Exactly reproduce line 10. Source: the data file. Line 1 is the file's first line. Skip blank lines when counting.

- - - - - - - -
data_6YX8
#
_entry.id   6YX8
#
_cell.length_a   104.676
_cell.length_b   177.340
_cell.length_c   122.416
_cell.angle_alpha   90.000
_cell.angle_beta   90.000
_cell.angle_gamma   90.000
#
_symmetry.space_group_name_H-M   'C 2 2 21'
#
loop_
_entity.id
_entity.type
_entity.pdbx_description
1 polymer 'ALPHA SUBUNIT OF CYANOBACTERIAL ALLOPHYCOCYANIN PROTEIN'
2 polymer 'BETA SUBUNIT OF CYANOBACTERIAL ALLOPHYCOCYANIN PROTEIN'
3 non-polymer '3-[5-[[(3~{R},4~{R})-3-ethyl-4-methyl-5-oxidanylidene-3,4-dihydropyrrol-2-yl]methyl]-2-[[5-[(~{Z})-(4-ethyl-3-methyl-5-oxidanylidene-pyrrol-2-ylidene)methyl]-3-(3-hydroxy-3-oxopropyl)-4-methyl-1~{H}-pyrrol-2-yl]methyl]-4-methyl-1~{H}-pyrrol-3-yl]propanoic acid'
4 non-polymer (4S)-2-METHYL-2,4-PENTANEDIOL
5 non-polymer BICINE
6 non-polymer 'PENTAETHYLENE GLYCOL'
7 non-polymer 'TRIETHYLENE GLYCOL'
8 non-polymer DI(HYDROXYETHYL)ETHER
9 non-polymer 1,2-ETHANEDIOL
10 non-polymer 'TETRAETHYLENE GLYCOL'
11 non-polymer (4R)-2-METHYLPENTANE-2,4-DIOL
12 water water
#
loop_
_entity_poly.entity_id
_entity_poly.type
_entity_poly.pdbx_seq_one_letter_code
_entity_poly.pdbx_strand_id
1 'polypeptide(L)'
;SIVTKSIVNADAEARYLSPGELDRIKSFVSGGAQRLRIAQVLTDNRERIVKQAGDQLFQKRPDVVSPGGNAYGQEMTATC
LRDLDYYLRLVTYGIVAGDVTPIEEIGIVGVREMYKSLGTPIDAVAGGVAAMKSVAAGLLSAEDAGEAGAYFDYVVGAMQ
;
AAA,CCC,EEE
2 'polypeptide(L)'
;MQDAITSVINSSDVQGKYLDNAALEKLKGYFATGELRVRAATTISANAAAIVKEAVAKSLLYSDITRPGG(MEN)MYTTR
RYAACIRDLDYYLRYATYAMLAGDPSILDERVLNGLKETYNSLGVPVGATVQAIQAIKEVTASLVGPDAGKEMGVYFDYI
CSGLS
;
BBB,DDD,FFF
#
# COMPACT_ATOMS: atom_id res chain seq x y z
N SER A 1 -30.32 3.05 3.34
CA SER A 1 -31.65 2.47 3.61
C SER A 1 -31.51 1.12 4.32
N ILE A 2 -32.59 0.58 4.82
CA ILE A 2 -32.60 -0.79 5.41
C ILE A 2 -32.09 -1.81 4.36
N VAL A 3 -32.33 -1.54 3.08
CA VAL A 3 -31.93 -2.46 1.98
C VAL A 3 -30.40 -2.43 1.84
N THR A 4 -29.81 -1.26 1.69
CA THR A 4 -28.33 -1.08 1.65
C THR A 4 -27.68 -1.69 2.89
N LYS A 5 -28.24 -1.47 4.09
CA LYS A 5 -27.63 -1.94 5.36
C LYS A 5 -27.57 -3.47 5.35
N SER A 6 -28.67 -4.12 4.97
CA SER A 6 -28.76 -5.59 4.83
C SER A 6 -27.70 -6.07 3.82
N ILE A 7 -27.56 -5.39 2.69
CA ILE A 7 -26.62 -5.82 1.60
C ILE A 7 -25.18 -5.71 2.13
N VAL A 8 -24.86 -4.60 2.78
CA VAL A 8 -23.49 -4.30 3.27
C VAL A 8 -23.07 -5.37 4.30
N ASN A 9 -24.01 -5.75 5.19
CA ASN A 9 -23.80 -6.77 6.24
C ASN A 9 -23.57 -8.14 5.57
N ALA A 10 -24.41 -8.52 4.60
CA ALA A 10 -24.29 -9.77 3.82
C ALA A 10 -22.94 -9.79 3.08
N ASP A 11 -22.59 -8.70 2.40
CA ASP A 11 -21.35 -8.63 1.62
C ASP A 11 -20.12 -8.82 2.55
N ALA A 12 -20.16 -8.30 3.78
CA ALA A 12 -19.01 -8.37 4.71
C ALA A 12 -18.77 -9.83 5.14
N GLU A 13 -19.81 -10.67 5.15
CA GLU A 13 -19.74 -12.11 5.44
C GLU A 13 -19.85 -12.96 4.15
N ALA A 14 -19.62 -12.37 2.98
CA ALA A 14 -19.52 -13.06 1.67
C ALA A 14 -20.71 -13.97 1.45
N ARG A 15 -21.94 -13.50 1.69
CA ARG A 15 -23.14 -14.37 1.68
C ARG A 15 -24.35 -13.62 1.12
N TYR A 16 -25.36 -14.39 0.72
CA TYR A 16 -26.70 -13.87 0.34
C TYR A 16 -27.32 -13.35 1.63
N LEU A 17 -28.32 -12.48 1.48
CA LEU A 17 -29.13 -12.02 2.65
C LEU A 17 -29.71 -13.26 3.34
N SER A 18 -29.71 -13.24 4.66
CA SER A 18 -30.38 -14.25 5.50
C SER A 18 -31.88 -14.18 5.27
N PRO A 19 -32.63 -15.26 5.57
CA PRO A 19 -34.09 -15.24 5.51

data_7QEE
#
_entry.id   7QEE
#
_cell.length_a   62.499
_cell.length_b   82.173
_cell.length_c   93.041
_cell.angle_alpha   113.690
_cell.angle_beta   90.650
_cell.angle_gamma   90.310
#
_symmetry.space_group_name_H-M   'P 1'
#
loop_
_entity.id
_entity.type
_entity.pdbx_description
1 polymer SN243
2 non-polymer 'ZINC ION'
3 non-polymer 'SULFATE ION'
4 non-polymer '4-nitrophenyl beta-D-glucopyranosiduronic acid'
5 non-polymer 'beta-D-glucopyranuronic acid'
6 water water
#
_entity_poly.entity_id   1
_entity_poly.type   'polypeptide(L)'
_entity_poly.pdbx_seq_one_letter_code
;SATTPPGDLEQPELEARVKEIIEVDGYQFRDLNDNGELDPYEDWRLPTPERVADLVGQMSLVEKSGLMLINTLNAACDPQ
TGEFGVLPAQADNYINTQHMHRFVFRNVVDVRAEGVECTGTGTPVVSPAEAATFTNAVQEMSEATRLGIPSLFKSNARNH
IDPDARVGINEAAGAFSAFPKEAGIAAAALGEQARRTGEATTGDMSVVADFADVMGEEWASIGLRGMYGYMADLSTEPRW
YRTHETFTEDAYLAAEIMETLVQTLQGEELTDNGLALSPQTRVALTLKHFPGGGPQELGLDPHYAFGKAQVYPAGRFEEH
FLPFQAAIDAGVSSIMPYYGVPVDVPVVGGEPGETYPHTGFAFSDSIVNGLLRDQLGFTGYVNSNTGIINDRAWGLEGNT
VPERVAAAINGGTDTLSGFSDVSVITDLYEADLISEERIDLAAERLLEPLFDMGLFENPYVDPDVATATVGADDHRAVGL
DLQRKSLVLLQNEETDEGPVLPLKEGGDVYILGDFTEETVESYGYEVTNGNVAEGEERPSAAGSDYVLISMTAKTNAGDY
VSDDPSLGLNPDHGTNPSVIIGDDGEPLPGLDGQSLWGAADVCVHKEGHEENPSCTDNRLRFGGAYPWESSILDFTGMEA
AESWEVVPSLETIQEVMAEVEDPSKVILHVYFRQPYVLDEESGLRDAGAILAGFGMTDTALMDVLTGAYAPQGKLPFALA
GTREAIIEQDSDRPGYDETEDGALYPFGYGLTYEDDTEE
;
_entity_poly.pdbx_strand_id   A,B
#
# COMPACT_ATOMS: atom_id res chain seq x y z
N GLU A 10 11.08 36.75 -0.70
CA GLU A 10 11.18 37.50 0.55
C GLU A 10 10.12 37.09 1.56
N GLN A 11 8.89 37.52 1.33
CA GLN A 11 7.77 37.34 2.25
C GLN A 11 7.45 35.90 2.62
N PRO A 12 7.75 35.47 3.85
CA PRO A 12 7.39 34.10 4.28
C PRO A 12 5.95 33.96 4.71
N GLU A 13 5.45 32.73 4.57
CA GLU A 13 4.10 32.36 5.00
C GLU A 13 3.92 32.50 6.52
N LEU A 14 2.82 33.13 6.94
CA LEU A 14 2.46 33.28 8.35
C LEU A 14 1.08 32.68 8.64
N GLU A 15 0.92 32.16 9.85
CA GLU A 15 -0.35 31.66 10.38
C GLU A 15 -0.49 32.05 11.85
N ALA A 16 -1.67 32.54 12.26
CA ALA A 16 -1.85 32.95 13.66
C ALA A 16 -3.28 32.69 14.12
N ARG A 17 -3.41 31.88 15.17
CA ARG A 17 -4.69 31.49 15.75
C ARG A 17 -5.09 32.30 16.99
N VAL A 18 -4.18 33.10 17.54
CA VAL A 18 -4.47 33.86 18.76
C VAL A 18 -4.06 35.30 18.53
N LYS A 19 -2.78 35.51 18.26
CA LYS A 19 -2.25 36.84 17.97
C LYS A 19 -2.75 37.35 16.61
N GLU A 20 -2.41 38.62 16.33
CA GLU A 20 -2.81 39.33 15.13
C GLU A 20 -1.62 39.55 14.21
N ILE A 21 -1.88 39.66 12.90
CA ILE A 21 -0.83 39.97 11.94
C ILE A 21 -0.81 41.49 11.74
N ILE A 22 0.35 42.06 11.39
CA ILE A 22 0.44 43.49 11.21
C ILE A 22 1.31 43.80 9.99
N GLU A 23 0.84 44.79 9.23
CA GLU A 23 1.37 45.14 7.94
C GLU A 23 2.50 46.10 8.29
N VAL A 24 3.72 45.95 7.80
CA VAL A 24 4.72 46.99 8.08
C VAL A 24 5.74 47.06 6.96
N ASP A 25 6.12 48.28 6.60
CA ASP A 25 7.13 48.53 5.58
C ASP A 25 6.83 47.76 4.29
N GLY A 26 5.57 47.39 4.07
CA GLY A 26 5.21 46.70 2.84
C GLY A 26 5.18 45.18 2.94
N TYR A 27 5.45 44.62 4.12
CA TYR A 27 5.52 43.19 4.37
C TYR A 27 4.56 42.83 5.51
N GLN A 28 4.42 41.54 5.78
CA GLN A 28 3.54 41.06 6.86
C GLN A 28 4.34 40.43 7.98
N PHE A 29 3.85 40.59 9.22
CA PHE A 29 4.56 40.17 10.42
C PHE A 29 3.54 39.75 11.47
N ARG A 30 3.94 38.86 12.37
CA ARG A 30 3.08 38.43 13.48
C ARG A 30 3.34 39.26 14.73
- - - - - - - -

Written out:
_cell.angle_gamma   90.000